Fasti Ecclesiae Anglicanae 1541-1857: Volume 5, Bath and Wells Diocese. Originally published by Institute of Historical Research, London, 1979.
This free content was digitised by double rekeying. All rights reserved.
The Reformation brought changes of various kinds to Wells cathedral. With the dissolution of Bath abbey, Wells became the sole cathedral church of the diocese of Bath and Wells. (fn. 1) The Dissolution also resulted in the disappearance of the prebends attached to religious houses, namely Carhampton, Cleeve, Ilminster, Long Sutton and Pilton. In 1547, the prebend of Wedmore I was surrendered to the Crown with the deanery to which it was formerly annexed. (fn. 2) Thus the number of prebends was reduced from fifty-five to forty-nine.
The deanery was refounded after its surrender as a Crown donative, with a different prebend (North Curry) annexed to it. The archdeaconry of Wells was also surrendered to the Crown in 1546 and abolished in 1547, but was refounded by Queen Mary in 1556. (fn. 3) As a result, the deanery and archdeaconry were left with reduced revenues, and the bishopric suffered likewise a severe loss of possessions to the Crown. (fn. 4)
The legal position of the dean and chapter was in some doubt after the refoundation of the deanery in 1548, so to clarify the position Queen Elizabeth was asked by the dean and chapter to refound the cathedral, which she did by letters patent of 25 November 1591. (fn. 5) This lengthy document listed the prebends and the dignities, in order of precedence, confirmed the named holders and listed the endowments of each office. A new 'office and dignity', that of canon residentiary was established, and the number of residentiaries was limited to eight including the dean. The title of 'the dean and chapter of the cathedral church of Wells' was given to them, rather than to the body of all the prebendaries, as previously. They were constituted a corporation and charged with managing the cathedral's affairs. (fn. 6) This gave legal recognition to a situation which had gradually developed.
There were no further changes in the composition of the chapter until the Cathedrals Act of 1840. All prebends were then made honorary and their revenues were vested in the Ecclesiastical Commissioners. The residentiary canonries were reduced in number to four, in addition to the dean, and were to be in the bishop's gift, after the death or cession of all existing members of the chapter. (fn. 7) The boundaries of the diocese were not altered nor was there any change in the archdeaconries throughout the period under consideration.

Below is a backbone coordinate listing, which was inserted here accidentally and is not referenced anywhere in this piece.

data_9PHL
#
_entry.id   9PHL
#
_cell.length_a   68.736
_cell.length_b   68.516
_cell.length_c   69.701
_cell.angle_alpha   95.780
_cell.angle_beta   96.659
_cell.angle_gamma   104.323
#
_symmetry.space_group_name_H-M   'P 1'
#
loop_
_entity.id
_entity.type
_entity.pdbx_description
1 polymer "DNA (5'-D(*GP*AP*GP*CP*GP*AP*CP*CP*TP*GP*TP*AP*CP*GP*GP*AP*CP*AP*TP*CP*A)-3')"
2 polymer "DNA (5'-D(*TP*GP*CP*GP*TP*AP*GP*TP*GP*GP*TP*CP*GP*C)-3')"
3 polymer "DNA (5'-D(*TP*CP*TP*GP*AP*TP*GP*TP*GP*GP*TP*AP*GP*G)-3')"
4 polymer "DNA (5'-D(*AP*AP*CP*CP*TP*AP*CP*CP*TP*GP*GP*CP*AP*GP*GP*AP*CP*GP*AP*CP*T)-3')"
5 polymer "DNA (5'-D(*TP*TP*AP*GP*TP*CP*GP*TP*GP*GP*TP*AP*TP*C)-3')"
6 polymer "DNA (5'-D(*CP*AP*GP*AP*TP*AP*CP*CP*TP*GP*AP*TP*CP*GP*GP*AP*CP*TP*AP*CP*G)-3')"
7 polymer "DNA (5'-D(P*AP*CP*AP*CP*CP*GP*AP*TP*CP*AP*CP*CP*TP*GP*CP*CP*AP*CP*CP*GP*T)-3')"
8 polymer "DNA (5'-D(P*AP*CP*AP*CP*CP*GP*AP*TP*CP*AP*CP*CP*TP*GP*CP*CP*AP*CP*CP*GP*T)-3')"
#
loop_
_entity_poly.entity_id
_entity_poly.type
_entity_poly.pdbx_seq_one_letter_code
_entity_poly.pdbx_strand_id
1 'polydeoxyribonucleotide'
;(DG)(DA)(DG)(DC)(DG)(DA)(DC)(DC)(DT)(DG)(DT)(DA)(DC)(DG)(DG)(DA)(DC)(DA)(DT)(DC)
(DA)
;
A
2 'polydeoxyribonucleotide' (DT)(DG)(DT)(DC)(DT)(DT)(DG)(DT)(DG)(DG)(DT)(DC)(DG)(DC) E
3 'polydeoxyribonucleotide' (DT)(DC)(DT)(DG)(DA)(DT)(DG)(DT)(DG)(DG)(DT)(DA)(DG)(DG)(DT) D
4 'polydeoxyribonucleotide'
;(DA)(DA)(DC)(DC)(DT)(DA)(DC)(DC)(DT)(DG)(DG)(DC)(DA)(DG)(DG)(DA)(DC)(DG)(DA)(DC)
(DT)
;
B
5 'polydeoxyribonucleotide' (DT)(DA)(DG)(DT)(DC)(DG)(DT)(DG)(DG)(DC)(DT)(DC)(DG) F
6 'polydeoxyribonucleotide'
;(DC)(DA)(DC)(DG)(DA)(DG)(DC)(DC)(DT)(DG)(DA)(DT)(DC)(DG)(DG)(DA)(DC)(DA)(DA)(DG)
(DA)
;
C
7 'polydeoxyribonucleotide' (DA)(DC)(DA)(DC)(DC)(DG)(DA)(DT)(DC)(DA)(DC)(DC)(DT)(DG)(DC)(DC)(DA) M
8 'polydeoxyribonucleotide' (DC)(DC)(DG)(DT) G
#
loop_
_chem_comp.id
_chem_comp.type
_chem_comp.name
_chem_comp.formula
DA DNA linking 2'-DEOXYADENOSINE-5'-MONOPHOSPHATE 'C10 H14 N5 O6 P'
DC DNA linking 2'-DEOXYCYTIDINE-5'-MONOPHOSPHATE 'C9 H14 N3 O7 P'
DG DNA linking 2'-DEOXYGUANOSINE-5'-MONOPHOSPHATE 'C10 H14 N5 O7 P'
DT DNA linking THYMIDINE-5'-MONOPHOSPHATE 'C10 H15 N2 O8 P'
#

Wells prebends were of moderate value, worth more than, for example, those of Exeter, Hereford and Chichester, but considerably less than those of Salisbury and York. The most valuable were Yatton and Wiveliscombe, valued at £42 and £38 per annum respectively, while the least valuable were Holcombe and North Curry at £1. The fifteen prebends of Combe were valued at about £5 each, and the four Wedmore prebends at £4. Of the forty-nine prebends, thirty-four were valued at less than £10. (fn. 8) For the purposes of comparison, in Salisbury cathedral the most valuable was valued at about £64, and the least at £2, with only six out of thirty-three prebends under £10. In Exeter, however, each of the twenty-four prebends was valued at £4. (fn. 9) The moderate value of Wells prebends meant that in general they were not particularly sought after by churchmen of national importance.
The present work is an entirely new compilation of Wells Fasti, although it takes account of its predecessors, the Fasti Ecclesiae Anglicanae of John Le Neve and T. D. Hardy's revision published in 1854. Le Neve's original edition gave lists of the dignitaries only, up to 1715. Hardy continued these lists to about 1851 and supplied rudimentary and incomplete lists of prebendaries from the Reformation, apparently based solely on the bishops' certificates in the Public Record Office.
The principal sources used in this work are the bishops' registers and the chapter act books. There are gaps of a few years between bishops' registers in the sixteenth century, with more serious losses in the early seventeenth century, but from 1632 the series is complete apart from the Interregnum. The chapter act books begin in 1571 and apart from a gap of twenty years from 1644 to 1664 form a continuous sequence. In both series, efficiency in entering business is not constant. The bishops' certificates to the Exchequer, beginning in 1576, and the registers of compositions for first-fruits from 1536 sometimes supply information which is missing in the principal sources. The survival of some bishops' commissions to institute, consignation books and records of resignations also supplement them. The deaths or burials of prebendaries and dignitaries are seldom in the episcopal or chapter records. Deaths of the more notable may be discovered in periodicals such as The Gentleman's Magazine, The Historical Register and The Annual Register, or newspapers such as The Times, especially in the nineteenth century. The deaths of those that do not figure here have to be sought in the records of the parish benefices which Wells men held, if these can be discovered. Although the majority are in Somerset and the adjacent counties, others are scattered throughout the country, and warm thanks must be recorded to the staff of many county record offices and to innumerable parish clergy who searched parish registers and supplied details. Monumental inscriptions and wills have also provided information.
Editorial conventions are the same as in earlier volumes of this series. Prebends are called by the names in current use in the cathedral, and dignitaries are listed in the order of precedence customary at Wells. (fn. 10)